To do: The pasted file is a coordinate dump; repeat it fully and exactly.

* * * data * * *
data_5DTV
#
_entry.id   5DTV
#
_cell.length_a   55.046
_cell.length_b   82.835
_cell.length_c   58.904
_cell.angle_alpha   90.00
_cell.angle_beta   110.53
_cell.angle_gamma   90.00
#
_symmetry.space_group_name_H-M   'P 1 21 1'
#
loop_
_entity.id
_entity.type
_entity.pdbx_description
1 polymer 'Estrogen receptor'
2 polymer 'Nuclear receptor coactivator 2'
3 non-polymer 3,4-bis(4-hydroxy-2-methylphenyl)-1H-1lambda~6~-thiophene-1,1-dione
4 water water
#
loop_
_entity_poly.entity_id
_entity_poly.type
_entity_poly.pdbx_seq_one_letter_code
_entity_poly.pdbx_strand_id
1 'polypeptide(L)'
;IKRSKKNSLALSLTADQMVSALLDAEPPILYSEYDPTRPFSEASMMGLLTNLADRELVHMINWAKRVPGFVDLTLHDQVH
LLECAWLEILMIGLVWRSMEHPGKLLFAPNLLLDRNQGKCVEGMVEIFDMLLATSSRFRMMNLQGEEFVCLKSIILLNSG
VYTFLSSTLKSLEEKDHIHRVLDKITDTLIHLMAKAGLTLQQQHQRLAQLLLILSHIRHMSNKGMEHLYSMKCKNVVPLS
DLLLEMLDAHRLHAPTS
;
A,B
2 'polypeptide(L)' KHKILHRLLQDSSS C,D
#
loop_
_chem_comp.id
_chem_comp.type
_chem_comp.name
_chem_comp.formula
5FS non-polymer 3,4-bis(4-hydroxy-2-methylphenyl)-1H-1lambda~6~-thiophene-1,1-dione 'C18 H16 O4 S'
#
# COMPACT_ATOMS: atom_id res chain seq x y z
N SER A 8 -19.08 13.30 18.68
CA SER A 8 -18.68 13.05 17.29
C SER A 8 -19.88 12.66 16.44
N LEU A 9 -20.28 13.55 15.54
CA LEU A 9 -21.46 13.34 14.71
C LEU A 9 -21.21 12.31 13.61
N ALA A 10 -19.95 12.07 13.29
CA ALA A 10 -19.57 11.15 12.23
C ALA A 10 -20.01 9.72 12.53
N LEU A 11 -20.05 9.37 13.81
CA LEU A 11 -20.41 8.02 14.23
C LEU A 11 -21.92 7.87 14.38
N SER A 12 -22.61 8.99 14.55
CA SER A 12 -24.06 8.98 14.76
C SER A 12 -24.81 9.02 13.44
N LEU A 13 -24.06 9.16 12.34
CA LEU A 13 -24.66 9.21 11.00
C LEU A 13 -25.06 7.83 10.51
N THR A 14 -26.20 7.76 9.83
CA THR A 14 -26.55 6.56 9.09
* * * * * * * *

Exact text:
data_5DTV
#
_entry.id   5DTV
#
_cell.length_a   55.046
_cell.length_b   82.835
_cell.length_c   58.904
_cell.angle_alpha   90.00
_cell.angle_beta   110.53
_cell.angle_gamma   90.00
#
_symmetry.space_group_name_H-M   'P 1 21 1'
#
loop_
_entity.id
_entity.type
_entity.pdbx_description
1 polymer 'Estrogen receptor'
2 polymer 'Nuclear receptor coactivator 2'
3 non-polymer 3,4-bis(4-hydroxy-2-methylphenyl)-1H-1lambda~6~-thiophene-1,1-dione
4 water water
#
loop_
_entity_poly.entity_id
_entity_poly.type
_entity_poly.pdbx_seq_one_letter_code
_entity_poly.pdbx_strand_id
1 'polypeptide(L)'
;IKRSKKNSLALSLTADQMVSALLDAEPPILYSEYDPTRPFSEASMMGLLTNLADRELVHMINWAKRVPGFVDLTLHDQVH
LLECAWLEILMIGLVWRSMEHPGKLLFAPNLLLDRNQGKCVEGMVEIFDMLLATSSRFRMMNLQGEEFVCLKSIILLNSG
VYTFLSSTLKSLEEKDHIHRVLDKITDTLIHLMAKAGLTLQQQHQRLAQLLLILSHIRHMSNKGMEHLYSMKCKNVVPLS
DLLLEMLDAHRLHAPTS
;
A,B
2 'polypeptide(L)' KHKILHRLLQDSSS C,D
#
loop_
_chem_comp.id
_chem_comp.type
_chem_comp.name
_chem_comp.formula
5FS non-polymer 3,4-bis(4-hydroxy-2-methylphenyl)-1H-1lambda~6~-thiophene-1,1-dione 'C18 H16 O4 S'
#
# COMPACT_ATOMS: atom_id res chain seq x y z
N SER A 8 -19.08 13.30 18.68
CA SER A 8 -18.68 13.05 17.29
C SER A 8 -19.88 12.66 16.44
N LEU A 9 -20.28 13.55 15.54
CA LEU A 9 -21.46 13.34 14.71
C LEU A 9 -21.21 12.31 13.61
N ALA A 10 -19.95 12.07 13.29
CA ALA A 10 -19.57 11.15 12.23
C ALA A 10 -20.01 9.72 12.53
N LEU A 11 -20.05 9.37 13.81
CA LEU A 11 -20.41 8.02 14.23
C LEU A 11 -21.92 7.87 14.38
N SER A 12 -22.61 8.99 14.55
CA SER A 12 -24.06 8.98 14.76
C SER A 12 -24.81 9.02 13.44
N LEU A 13 -24.06 9.16 12.34
CA LEU A 13 -24.66 9.21 11.00
C LEU A 13 -25.06 7.83 10.51
N THR A 14 -26.20 7.76 9.83
CA THR A 14 -26.55 6.56 9.09